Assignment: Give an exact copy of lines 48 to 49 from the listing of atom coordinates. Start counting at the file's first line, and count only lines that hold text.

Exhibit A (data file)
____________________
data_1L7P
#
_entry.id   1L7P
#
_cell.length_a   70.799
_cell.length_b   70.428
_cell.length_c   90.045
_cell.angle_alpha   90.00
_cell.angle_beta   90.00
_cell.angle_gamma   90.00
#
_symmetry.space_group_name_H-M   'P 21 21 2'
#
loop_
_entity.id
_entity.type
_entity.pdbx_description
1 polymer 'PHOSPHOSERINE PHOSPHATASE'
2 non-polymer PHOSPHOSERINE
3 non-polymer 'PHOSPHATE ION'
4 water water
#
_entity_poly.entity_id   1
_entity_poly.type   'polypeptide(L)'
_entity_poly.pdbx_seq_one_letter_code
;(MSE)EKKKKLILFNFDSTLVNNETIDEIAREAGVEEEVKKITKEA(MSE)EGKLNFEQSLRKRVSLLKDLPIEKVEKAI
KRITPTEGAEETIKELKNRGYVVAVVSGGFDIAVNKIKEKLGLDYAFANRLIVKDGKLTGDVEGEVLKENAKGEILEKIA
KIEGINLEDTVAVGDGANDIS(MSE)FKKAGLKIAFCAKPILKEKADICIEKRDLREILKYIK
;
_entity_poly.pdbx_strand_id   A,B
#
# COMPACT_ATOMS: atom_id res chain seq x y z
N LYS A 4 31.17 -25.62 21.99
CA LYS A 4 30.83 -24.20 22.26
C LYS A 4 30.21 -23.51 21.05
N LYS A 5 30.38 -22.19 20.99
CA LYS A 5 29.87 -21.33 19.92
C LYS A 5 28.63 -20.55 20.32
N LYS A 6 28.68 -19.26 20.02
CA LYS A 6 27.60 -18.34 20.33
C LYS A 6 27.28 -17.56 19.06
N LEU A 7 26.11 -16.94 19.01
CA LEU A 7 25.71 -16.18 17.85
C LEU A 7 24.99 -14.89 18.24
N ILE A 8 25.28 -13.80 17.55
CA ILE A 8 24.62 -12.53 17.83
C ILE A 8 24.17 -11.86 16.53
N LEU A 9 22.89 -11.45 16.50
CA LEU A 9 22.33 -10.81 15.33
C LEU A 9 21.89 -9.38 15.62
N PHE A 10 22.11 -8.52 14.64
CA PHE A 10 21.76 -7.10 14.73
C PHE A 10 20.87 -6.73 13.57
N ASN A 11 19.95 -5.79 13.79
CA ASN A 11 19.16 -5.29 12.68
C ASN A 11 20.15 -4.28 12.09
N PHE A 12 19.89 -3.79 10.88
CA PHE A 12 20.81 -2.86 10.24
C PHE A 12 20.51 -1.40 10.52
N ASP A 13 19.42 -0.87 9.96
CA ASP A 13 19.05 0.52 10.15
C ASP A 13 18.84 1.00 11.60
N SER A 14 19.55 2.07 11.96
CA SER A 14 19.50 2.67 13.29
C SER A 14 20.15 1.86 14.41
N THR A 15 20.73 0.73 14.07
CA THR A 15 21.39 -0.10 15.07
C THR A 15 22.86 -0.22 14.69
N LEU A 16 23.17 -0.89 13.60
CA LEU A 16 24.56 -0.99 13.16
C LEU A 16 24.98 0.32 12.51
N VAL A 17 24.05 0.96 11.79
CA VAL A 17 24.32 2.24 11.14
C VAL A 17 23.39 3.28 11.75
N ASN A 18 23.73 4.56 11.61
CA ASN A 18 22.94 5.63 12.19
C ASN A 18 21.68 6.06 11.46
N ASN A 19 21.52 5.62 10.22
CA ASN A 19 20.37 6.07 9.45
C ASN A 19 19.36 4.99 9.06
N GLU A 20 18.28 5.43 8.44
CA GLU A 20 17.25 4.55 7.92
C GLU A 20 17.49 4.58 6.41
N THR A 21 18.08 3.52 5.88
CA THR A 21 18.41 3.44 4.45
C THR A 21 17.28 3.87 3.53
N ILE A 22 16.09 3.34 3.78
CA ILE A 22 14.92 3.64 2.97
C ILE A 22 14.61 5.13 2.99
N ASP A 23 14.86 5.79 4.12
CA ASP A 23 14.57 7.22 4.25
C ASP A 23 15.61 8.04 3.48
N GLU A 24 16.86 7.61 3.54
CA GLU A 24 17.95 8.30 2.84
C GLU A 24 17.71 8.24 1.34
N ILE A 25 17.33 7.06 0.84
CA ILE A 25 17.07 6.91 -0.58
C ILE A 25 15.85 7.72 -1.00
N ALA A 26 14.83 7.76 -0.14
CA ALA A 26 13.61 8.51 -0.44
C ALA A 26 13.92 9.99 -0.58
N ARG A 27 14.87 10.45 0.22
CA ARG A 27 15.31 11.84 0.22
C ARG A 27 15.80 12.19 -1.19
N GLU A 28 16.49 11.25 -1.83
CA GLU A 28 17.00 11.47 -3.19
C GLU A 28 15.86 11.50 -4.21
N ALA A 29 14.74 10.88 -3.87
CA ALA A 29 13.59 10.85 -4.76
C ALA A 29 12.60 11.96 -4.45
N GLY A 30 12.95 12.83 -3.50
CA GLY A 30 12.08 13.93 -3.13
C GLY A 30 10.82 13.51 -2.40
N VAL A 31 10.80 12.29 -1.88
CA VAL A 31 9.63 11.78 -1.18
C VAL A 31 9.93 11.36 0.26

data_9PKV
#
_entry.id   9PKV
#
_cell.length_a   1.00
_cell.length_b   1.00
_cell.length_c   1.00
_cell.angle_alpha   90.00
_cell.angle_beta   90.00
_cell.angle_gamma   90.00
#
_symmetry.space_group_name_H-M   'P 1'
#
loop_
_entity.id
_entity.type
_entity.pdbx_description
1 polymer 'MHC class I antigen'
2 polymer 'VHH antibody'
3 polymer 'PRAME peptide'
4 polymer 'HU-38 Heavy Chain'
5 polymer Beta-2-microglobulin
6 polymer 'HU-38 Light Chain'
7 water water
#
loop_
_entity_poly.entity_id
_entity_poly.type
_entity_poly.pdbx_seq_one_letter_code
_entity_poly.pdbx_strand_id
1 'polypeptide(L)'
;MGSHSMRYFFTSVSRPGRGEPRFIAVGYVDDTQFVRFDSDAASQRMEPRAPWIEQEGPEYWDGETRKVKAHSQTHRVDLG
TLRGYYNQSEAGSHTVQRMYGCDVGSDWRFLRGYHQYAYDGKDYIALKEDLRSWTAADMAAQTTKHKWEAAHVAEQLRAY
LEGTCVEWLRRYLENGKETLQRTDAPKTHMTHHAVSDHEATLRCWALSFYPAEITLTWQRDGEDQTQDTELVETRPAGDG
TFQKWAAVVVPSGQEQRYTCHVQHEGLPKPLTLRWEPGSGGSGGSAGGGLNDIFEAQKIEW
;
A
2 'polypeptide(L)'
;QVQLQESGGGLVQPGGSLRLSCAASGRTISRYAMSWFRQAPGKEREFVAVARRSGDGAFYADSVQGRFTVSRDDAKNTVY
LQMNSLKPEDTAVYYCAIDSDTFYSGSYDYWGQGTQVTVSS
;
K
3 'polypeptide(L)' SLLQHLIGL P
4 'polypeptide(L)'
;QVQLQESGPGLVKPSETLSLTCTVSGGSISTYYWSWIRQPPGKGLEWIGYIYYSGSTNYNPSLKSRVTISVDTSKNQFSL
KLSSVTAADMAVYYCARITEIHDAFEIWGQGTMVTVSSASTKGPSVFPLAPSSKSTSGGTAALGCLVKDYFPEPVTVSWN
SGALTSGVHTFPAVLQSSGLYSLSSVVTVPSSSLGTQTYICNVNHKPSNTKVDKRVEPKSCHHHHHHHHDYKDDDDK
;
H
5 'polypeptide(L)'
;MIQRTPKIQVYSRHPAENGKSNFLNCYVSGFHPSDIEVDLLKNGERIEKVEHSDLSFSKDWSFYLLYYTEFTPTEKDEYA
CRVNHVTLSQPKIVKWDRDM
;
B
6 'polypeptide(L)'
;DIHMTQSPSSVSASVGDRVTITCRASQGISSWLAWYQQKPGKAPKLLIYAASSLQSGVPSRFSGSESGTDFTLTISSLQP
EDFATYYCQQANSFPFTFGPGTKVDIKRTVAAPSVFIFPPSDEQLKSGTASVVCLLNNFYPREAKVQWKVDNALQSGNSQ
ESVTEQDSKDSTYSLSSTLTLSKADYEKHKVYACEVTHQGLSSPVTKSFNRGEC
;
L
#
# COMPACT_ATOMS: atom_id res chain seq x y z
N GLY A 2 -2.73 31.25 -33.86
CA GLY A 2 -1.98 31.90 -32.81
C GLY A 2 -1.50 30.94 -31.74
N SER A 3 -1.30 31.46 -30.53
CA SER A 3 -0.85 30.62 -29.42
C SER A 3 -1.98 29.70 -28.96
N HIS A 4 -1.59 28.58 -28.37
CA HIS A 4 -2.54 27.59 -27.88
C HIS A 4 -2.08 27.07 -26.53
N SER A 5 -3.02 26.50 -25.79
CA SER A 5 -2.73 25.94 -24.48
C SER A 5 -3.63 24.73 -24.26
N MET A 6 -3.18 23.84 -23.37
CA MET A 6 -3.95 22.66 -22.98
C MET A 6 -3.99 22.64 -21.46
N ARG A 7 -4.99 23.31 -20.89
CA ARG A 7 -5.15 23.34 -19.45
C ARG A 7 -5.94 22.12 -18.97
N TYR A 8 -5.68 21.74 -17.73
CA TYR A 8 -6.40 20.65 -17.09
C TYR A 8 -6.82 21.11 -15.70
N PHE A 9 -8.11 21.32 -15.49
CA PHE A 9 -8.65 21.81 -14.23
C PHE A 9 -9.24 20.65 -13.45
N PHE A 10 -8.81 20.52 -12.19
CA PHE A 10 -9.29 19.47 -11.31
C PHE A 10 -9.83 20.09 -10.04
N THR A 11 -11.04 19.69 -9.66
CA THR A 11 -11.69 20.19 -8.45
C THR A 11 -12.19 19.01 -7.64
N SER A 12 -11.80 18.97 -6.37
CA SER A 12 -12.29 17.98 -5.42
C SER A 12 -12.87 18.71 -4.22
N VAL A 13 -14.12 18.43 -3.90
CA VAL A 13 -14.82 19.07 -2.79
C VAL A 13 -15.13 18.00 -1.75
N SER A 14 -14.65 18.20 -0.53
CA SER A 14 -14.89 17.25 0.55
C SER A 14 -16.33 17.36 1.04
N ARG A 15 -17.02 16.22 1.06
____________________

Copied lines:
N LEU A 9 22.89 -11.45 16.50
CA LEU A 9 22.33 -10.81 15.33